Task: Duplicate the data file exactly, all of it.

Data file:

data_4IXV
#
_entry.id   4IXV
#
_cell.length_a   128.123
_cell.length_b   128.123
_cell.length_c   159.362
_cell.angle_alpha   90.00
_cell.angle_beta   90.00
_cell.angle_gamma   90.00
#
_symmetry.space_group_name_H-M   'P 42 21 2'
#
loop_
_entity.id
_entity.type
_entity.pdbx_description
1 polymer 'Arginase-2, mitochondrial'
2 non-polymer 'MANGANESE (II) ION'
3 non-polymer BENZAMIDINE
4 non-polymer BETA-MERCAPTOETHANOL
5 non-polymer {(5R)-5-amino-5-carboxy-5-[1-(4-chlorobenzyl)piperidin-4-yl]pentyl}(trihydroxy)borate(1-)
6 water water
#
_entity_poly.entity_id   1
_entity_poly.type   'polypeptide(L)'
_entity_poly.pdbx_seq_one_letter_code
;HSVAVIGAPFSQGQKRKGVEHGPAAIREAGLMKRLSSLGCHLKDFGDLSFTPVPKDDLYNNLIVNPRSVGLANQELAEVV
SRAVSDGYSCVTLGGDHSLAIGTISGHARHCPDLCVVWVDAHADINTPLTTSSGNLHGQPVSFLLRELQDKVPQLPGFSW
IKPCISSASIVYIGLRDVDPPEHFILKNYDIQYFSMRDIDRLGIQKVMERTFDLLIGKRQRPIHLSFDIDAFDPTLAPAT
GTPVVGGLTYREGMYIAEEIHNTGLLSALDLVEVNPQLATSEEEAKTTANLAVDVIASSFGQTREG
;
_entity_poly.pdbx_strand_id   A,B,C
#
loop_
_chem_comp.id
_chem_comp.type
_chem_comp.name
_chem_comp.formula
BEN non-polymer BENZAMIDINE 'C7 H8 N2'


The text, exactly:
data_4IXV
#
_entry.id   4IXV
#
_cell.length_a   128.123
_cell.length_b   128.123
_cell.length_c   159.362
_cell.angle_alpha   90.00
_cell.angle_beta   90.00
_cell.angle_gamma   90.00
#
_symmetry.space_group_name_H-M   'P 42 21 2'
#
loop_
_entity.id
_entity.type
_entity.pdbx_description
1 polymer 'Arginase-2, mitochondrial'
2 non-polymer 'MANGANESE (II) ION'
3 non-polymer BENZAMIDINE
4 non-polymer BETA-MERCAPTOETHANOL
5 non-polymer {(5R)-5-amino-5-carboxy-5-[1-(4-chlorobenzyl)piperidin-4-yl]pentyl}(trihydroxy)borate(1-)
6 water water
#
_entity_poly.entity_id   1
_entity_poly.type   'polypeptide(L)'
_entity_poly.pdbx_seq_one_letter_code
;HSVAVIGAPFSQGQKRKGVEHGPAAIREAGLMKRLSSLGCHLKDFGDLSFTPVPKDDLYNNLIVNPRSVGLANQELAEVV
SRAVSDGYSCVTLGGDHSLAIGTISGHARHCPDLCVVWVDAHADINTPLTTSSGNLHGQPVSFLLRELQDKVPQLPGFSW
IKPCISSASIVYIGLRDVDPPEHFILKNYDIQYFSMRDIDRLGIQKVMERTFDLLIGKRQRPIHLSFDIDAFDPTLAPAT
GTPVVGGLTYREGMYIAEEIHNTGLLSALDLVEVNPQLATSEEEAKTTANLAVDVIASSFGQTREG
;
_entity_poly.pdbx_strand_id   A,B,C
#
loop_
_chem_comp.id
_chem_comp.type
_chem_comp.name
_chem_comp.formula
BEN non-polymer BENZAMIDINE 'C7 H8 N2'